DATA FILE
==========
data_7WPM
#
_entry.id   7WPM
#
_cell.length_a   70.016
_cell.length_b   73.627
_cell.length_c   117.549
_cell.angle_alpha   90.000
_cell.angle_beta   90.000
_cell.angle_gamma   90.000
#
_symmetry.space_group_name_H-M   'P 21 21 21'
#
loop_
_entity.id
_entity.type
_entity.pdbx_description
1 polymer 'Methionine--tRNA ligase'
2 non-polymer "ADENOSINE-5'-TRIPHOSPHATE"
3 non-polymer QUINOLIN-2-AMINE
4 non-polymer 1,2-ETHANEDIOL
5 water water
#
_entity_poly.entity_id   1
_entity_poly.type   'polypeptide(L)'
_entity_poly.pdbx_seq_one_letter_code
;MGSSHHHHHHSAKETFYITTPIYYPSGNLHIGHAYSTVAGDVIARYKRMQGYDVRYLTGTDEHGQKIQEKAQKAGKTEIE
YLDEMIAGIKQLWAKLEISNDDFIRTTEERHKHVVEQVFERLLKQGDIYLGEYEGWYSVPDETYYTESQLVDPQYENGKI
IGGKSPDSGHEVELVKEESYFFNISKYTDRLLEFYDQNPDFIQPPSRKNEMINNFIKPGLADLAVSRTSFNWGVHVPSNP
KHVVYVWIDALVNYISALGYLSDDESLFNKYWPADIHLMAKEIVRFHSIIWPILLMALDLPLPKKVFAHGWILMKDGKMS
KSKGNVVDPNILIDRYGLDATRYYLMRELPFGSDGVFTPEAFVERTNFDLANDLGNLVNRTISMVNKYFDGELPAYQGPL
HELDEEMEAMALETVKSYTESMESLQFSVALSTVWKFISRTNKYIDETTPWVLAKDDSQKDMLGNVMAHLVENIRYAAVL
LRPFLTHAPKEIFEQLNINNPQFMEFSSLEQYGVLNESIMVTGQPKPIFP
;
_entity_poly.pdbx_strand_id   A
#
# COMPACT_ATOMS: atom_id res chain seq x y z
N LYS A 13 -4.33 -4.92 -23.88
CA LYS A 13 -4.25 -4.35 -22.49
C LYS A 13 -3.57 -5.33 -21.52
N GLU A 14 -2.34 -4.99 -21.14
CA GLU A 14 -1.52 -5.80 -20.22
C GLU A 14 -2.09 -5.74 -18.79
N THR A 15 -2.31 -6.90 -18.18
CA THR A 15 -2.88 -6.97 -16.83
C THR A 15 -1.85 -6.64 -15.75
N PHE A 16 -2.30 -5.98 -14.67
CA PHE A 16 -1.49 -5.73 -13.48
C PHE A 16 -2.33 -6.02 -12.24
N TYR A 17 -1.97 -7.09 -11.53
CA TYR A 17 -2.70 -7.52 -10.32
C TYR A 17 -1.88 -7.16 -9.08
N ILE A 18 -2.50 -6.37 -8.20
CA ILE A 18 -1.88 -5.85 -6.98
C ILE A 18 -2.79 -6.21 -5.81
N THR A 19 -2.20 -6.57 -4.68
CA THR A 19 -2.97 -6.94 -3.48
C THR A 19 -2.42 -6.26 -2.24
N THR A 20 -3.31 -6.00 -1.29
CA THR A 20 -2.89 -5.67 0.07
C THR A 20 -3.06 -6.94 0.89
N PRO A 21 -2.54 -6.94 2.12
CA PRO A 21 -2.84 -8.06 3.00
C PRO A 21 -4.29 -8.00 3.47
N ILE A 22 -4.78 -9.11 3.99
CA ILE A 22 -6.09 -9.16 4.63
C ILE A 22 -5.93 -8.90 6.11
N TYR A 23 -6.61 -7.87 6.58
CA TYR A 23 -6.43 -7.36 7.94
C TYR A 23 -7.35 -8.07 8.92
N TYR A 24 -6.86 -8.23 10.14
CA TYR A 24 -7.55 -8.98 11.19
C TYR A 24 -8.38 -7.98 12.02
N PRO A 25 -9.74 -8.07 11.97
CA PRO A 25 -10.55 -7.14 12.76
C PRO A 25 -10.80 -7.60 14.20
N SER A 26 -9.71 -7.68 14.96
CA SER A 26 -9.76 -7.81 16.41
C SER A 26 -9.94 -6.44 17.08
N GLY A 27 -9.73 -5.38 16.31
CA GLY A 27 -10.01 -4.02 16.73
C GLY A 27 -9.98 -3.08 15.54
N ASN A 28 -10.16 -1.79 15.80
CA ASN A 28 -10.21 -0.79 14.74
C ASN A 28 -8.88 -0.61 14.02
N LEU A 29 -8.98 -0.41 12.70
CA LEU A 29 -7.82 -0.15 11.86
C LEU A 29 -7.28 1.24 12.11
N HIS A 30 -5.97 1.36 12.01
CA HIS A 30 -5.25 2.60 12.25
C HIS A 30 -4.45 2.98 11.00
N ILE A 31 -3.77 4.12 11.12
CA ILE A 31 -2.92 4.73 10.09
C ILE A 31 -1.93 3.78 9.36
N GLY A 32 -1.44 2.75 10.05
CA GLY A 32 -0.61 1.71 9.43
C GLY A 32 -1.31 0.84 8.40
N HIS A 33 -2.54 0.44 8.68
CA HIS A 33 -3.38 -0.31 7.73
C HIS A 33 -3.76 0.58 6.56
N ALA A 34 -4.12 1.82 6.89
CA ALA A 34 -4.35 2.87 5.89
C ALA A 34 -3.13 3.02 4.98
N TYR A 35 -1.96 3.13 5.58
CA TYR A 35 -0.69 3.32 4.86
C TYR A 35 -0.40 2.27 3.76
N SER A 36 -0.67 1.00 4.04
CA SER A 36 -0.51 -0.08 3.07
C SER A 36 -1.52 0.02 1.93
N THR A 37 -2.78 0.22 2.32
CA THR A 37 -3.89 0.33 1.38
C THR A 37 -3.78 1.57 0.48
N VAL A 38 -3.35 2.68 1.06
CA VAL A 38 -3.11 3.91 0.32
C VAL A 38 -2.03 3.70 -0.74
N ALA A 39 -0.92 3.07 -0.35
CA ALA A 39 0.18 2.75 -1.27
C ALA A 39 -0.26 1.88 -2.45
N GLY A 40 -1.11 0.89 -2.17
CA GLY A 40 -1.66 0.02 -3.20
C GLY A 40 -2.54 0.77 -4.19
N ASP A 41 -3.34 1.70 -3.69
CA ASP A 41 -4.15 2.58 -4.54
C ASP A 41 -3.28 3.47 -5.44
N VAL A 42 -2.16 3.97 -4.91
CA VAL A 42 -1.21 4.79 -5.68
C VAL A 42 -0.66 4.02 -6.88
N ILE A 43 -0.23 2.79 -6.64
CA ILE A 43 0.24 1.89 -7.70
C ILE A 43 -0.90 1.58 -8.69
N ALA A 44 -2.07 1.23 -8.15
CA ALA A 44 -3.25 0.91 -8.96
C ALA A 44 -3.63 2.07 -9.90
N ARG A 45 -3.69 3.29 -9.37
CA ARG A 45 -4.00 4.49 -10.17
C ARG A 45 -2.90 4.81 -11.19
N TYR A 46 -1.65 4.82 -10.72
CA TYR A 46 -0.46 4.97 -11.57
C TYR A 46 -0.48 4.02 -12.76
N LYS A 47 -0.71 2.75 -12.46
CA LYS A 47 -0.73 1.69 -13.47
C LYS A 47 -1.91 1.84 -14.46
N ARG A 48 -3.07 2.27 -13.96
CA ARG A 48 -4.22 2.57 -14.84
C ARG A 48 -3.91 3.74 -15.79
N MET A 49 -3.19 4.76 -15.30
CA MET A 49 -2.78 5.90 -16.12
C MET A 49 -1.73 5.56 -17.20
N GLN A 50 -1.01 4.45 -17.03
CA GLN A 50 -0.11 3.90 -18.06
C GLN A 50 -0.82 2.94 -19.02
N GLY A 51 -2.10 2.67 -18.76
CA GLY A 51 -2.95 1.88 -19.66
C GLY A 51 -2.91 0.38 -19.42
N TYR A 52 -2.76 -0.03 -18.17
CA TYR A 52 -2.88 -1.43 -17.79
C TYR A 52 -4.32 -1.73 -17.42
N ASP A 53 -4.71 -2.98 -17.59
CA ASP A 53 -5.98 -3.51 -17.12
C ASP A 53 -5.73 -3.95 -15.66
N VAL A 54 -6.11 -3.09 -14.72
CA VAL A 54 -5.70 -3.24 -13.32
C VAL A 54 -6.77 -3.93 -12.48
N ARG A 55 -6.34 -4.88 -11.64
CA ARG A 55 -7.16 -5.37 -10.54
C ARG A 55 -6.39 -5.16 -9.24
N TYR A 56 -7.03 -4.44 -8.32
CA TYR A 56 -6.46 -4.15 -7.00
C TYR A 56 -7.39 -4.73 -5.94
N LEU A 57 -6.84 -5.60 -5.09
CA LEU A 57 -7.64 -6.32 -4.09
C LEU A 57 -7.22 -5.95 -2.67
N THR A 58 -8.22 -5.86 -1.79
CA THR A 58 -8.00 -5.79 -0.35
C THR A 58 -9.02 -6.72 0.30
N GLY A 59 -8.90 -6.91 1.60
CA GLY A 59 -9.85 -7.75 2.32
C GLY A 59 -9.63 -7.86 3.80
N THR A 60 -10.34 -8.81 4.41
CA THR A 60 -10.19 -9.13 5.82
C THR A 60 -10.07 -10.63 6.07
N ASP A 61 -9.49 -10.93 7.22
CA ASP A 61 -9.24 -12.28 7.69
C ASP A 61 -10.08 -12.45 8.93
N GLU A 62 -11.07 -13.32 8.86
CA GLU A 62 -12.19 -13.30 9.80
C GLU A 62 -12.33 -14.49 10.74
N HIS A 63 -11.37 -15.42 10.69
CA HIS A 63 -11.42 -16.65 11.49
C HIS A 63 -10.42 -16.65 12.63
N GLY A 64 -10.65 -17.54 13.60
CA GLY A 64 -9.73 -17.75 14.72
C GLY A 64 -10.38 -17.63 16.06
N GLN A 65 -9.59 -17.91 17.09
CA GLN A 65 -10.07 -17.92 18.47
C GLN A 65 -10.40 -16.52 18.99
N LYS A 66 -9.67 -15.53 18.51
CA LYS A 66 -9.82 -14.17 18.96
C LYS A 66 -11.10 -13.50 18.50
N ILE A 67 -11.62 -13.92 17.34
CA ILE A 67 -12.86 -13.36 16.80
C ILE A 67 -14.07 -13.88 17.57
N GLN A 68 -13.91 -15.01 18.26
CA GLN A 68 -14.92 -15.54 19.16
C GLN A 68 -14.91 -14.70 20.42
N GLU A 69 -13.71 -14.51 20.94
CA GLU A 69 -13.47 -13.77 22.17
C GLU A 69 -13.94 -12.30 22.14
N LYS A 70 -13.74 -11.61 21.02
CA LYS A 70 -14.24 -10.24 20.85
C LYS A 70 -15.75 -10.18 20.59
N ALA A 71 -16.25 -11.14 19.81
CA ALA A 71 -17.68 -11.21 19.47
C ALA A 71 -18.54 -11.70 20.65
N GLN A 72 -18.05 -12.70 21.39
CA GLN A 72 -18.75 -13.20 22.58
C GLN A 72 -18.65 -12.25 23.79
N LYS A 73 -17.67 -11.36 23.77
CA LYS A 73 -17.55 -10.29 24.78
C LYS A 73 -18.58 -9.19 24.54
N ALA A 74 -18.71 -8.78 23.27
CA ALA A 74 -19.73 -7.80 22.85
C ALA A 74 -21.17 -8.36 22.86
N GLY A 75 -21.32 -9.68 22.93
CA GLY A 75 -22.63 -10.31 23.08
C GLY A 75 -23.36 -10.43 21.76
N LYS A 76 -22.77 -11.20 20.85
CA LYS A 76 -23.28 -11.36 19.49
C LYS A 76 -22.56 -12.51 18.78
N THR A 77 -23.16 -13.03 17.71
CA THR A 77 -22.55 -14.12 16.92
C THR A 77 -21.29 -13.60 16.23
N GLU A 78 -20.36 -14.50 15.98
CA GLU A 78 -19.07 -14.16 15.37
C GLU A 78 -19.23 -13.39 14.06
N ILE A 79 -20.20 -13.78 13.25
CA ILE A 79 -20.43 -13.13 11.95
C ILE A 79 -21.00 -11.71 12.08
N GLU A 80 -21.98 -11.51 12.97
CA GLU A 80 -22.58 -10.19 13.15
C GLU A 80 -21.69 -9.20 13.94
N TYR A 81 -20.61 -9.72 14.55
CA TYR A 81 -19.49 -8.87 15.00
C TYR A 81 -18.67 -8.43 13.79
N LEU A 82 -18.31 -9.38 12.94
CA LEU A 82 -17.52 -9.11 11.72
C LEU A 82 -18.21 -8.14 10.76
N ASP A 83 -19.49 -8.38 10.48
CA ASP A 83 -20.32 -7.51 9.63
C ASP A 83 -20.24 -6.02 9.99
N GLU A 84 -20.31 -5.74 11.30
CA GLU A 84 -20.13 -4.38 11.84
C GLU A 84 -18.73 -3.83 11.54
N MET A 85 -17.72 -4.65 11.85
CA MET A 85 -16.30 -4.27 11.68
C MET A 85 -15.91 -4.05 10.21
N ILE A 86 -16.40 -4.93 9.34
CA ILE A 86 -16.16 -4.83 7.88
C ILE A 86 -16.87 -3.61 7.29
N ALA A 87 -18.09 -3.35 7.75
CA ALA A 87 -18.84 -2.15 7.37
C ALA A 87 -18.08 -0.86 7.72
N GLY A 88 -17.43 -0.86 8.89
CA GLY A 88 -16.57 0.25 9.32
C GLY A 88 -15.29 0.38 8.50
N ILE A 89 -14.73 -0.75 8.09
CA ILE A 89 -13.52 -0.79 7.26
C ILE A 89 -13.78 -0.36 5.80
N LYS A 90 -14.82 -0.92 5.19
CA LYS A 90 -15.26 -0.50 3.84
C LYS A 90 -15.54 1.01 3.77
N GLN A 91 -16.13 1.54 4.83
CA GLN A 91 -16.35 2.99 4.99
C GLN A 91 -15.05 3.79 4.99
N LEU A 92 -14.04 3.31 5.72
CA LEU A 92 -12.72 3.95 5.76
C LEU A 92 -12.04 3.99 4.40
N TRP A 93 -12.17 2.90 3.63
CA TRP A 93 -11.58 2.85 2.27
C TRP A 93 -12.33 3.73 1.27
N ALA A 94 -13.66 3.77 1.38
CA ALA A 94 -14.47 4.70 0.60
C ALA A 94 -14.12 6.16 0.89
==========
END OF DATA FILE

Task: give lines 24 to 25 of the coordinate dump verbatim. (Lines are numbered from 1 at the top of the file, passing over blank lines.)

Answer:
_entity_poly.entity_id   1
_entity_poly.type   'polypeptide(L)'